How Much Do You Tell?

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When was the last time that you flipped through your parents’ photo albums? Did you laugh, reminisce, cringe? Did you vow to put that album in a fire pit and burn it the second that your parents weren’t looking?

For children growing up in the post-Y2K world, they are experiencing those same emotions, but instead of photo albums on the top shelf of a closet somewhere, they’re online. Mommy blogs, Facebook posts, Instagram pages are full of the lives of these children. As we grow into adults and have families of our own, we seamlessly document the day-to-day minutiae of adult- and parent-hood. It’s our lives, we reason, and we want to tell our stories. We share those moments of our kids goofing around, learning something new, or being complete asshats.

But something on the internet is there forever. And what happens to these children that grow up with their entire lives documented publicly? How much of what is shared should be shared? How much of the story belongs to the parents and how much of it belongs to the children?

Many people who post about their children do so to invite people into their lives and create communities of solidarity. When talking about mommy blogging in particular, Jen Westmoreland Bouchard says this:

“At best, mommy blogging is a way for mothers to connect with others by sharing articulately rendered experiences during what can be a particularly isolating and challenging and/or joyful and inspiring time (and a range of experiences in-between) in one’s life. At worst, mommy blogs provide a forum for child exploitation: using shocking or vulgar written imagery (often accompanied by photos and videos) of one’s children intended to provoke a strong reaction, thereby gaining a larger readership and more notoriety for the blogger herself.”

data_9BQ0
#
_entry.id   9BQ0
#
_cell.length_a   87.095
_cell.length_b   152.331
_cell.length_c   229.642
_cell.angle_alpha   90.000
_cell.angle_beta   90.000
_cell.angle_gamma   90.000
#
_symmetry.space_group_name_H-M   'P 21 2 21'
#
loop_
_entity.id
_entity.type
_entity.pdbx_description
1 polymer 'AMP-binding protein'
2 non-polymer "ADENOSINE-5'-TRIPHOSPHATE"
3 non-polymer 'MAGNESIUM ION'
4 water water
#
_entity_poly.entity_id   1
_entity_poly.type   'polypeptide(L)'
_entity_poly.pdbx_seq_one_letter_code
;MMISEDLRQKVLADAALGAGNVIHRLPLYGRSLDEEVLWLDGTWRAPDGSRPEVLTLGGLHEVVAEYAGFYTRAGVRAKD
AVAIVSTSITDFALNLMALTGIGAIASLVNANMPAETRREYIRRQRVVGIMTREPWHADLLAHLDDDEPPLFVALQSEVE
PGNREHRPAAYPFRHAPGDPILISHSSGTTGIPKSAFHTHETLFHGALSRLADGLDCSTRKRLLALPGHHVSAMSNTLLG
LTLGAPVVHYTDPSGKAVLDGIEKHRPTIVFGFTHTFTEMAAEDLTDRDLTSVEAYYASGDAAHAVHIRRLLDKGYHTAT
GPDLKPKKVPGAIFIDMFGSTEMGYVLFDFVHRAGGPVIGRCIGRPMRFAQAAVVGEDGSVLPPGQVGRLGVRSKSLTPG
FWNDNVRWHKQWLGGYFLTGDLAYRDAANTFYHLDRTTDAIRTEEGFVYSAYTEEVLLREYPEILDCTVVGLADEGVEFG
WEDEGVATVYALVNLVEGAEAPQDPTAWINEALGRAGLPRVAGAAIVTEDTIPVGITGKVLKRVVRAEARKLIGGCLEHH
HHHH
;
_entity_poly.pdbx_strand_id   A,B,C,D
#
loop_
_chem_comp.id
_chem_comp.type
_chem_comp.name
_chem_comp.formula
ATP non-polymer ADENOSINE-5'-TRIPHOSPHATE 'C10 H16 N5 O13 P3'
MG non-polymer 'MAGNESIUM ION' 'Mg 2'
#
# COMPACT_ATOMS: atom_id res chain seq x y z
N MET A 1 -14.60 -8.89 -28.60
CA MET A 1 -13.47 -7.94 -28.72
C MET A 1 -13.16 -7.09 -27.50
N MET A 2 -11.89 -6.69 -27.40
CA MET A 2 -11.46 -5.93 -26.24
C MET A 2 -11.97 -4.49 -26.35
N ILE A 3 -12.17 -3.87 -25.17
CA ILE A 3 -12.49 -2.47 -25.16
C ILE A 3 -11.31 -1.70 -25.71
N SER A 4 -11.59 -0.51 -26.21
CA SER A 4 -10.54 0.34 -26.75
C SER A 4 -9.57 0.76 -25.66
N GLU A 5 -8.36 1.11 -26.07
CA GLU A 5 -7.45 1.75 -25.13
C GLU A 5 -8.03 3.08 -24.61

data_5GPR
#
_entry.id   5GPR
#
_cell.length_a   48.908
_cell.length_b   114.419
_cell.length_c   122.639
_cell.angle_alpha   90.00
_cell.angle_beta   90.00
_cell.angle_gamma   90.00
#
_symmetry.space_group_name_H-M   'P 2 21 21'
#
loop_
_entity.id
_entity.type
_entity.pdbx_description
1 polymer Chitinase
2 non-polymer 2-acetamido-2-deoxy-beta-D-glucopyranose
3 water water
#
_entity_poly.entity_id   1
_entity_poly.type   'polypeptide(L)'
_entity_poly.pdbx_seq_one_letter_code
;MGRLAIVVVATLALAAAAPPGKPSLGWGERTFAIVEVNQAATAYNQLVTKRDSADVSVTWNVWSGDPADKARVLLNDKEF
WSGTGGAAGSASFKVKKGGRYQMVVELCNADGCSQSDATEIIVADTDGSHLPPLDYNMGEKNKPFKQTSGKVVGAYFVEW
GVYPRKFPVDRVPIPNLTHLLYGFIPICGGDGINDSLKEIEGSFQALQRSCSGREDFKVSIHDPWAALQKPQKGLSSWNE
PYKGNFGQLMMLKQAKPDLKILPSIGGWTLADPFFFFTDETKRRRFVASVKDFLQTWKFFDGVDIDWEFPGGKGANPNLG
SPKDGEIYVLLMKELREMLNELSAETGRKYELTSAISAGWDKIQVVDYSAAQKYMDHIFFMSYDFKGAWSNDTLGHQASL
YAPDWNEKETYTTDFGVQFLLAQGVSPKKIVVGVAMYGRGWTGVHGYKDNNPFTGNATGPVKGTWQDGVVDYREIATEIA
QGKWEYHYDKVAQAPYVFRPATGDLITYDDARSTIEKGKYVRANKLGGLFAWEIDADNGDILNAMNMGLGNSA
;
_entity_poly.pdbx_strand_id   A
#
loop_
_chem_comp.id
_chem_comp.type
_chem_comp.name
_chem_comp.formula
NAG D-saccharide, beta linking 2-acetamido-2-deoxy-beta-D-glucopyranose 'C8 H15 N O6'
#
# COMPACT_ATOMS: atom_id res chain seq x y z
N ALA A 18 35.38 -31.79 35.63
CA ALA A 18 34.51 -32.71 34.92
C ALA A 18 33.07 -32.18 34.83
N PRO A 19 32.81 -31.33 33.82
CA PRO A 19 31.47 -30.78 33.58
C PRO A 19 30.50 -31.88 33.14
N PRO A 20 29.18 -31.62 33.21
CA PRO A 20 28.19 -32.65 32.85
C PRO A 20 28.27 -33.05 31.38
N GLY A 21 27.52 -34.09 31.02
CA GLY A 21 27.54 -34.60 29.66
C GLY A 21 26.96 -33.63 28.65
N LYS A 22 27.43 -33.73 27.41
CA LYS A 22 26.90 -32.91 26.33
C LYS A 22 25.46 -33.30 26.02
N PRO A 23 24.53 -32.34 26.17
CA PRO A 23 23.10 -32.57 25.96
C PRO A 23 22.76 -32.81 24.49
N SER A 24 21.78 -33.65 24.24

So there is a trade-off here. Building this community means that you must be vulnerable, honest, and open about your experiences as a parent, but then you open up your children to the prying eyes of your readership, which may not be as benign as it appears.

When posting about children, you have to be mindful. Would they consent to this post if they were old enough to do so? Would this embarrass, humiliate, or otherwise harm them now or in the future? After answering these questions, you have to decide, how much do you tell?

Sources:

http://digitalethics.org/essays/is-mommy-ethical/

http://jarm.journals.yorku.ca/index.php/jarm/article/view/40239

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3 thoughts on “How Much Do You Tell?

  1. I love your take on this. As a 90’s kid all of my baby pictures are in photo albums in our library, but because my mom was a photographer and had an online business a lot of my teen years are documented on her website. I never disapproved of any of these pictures at the time but they do bring a certain amount of cringe now, as would any teen photos. I wonder if as these kids grow up there will be a problem with keeping these blogs live or if because they grew up so immersed in it, it will become completely normalized.

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  2. I love that you’ve pointed this out. To this day, I hate it when my mom takes unflattering photos of me and feels the need to share them with everyone. The only upside now is that I have the power to control who sees these photos, sort of… I suppose that’s a major downfall of the internet! Once something is out there it could potentially be out there for good. At least I know all of my embarrassing baby photos are tucked away in a book somewhere.

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